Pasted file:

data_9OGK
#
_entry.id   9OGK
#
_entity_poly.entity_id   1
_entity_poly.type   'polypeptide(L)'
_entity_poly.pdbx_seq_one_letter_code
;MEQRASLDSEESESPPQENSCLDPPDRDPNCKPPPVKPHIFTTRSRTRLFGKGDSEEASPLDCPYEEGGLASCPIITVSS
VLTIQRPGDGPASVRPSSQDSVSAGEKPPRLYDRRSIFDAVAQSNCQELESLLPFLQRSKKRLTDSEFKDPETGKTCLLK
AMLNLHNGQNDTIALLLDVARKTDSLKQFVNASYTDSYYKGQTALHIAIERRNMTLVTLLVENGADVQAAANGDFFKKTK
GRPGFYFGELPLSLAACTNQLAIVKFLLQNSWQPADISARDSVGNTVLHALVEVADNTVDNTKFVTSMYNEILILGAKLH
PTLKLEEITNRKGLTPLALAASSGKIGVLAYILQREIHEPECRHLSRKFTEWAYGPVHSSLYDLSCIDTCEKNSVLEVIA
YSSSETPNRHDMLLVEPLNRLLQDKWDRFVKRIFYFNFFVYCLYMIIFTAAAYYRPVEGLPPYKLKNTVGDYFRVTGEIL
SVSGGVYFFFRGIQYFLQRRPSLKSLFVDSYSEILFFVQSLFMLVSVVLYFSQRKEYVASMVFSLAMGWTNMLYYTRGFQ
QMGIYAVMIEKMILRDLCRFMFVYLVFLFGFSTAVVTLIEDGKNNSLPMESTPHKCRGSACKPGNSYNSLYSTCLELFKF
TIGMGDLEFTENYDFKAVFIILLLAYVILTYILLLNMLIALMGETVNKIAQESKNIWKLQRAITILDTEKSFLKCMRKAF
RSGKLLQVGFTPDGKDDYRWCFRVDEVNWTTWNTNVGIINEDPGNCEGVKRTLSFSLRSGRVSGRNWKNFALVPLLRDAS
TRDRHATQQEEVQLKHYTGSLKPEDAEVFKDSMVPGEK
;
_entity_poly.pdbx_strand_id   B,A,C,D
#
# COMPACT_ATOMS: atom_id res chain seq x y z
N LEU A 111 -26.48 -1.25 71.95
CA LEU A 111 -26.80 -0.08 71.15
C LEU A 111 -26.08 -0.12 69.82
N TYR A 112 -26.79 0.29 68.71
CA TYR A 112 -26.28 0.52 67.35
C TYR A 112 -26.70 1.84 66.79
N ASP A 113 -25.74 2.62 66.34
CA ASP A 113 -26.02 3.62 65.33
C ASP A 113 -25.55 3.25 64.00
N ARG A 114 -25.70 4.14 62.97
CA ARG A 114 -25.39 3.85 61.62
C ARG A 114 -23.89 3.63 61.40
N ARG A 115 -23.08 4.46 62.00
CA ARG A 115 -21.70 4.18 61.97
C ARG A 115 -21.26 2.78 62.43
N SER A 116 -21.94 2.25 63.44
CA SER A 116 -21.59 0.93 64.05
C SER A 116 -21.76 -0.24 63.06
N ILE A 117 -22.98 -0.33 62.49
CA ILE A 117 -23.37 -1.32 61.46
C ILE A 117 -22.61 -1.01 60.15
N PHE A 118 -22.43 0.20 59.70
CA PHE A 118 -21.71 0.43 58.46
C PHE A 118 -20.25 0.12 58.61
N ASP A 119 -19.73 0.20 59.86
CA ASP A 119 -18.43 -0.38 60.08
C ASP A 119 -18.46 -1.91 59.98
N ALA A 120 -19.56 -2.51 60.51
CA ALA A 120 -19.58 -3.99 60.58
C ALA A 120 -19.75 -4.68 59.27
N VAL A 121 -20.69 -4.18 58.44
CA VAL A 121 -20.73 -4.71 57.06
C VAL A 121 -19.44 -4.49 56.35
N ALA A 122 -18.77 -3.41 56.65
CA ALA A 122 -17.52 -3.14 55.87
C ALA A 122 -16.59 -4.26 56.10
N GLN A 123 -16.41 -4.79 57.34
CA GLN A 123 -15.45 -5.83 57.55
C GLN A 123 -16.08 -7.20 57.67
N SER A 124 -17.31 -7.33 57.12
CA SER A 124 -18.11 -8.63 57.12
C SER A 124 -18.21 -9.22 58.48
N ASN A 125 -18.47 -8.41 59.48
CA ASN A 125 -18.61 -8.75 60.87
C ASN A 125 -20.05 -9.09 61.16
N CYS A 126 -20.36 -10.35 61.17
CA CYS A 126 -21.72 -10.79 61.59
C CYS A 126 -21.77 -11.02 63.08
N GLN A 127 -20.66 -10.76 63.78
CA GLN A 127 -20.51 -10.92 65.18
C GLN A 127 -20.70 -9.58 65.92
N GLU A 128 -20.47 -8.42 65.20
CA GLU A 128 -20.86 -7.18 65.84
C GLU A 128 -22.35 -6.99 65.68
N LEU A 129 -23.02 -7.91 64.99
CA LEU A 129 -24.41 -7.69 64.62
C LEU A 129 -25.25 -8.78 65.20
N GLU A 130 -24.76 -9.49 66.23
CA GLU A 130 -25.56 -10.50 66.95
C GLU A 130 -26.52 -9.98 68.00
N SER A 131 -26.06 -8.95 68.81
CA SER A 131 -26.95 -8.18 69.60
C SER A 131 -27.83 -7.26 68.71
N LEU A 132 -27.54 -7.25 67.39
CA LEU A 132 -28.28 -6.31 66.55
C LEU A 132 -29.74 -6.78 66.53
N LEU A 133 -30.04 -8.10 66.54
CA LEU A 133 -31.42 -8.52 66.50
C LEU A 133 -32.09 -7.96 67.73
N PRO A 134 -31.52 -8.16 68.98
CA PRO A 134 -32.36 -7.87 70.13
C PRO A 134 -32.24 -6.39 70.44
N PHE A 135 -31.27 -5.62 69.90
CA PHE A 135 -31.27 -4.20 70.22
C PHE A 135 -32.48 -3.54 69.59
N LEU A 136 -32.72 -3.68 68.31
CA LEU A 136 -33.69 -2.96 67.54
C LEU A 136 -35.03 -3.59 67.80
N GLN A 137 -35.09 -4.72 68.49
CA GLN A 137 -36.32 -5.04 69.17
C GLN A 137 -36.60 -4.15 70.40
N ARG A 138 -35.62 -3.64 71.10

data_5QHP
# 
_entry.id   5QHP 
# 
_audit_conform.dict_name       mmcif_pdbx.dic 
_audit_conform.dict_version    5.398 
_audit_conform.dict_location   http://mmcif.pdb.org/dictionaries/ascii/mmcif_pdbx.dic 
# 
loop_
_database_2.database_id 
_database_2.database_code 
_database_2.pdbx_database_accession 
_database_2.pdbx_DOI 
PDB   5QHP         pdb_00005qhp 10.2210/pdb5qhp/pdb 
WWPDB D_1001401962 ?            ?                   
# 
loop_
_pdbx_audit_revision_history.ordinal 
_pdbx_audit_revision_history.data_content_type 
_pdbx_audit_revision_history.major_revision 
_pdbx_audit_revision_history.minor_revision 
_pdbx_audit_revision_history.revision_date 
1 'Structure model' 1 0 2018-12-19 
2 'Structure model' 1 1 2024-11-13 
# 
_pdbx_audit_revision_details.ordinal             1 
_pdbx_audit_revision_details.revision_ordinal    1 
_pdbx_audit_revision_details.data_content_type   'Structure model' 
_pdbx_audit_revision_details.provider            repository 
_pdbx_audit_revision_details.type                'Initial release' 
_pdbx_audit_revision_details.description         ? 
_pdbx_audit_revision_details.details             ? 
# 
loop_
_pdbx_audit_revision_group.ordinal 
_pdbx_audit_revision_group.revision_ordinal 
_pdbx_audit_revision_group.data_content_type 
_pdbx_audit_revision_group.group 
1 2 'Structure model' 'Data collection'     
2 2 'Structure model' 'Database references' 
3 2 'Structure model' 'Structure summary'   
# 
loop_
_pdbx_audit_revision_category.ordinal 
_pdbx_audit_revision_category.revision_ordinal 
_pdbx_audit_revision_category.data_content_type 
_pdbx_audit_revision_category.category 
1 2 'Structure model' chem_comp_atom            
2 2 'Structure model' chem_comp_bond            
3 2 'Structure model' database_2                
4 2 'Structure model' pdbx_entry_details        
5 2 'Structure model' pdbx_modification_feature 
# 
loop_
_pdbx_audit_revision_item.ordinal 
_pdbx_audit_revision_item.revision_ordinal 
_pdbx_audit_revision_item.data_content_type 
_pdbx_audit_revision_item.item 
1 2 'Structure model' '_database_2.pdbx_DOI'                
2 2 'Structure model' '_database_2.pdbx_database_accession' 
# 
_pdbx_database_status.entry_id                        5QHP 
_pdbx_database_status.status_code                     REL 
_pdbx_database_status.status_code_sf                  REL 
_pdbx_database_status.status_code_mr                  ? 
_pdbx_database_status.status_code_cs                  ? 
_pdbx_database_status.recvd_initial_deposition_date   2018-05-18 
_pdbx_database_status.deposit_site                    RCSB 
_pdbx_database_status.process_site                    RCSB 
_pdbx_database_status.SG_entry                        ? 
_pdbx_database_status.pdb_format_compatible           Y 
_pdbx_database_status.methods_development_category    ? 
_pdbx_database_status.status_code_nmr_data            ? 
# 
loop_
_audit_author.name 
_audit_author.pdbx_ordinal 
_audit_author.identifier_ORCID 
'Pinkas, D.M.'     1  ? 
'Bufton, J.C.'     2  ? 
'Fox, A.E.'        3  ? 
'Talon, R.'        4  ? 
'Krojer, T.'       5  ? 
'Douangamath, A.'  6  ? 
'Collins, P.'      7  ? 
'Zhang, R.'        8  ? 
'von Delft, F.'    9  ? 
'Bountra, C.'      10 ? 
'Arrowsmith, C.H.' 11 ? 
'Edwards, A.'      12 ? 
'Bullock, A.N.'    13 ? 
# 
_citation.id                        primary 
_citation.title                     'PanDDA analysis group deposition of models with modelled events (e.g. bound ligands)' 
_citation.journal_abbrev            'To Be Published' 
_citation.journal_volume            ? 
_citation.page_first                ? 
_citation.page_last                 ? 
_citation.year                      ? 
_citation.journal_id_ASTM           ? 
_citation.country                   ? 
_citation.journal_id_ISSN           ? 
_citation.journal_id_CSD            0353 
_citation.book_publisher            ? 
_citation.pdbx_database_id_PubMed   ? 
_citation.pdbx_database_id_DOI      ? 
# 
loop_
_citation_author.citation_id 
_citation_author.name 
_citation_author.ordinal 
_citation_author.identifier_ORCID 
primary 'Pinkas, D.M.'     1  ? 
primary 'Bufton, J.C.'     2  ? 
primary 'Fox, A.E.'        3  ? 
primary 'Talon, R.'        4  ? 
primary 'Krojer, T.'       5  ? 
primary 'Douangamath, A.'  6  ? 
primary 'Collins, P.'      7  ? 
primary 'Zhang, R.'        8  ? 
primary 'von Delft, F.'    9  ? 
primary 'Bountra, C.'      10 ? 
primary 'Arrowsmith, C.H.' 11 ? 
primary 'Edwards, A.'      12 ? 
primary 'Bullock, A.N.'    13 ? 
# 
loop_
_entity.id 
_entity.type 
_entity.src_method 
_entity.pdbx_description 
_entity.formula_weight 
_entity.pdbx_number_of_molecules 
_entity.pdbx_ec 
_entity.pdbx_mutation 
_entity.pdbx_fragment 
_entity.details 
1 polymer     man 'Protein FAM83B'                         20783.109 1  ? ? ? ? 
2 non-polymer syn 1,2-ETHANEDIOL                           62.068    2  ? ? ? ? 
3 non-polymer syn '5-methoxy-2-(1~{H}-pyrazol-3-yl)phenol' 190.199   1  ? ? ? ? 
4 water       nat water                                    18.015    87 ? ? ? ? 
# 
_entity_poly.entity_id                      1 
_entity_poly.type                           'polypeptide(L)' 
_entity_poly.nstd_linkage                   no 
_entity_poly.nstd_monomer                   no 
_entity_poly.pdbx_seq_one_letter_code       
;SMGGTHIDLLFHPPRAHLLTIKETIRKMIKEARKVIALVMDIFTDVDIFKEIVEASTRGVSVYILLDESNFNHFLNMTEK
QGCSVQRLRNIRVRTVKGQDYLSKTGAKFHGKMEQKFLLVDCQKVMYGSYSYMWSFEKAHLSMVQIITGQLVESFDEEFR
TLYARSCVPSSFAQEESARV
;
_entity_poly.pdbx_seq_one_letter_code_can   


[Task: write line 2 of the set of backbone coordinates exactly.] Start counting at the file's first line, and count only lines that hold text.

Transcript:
#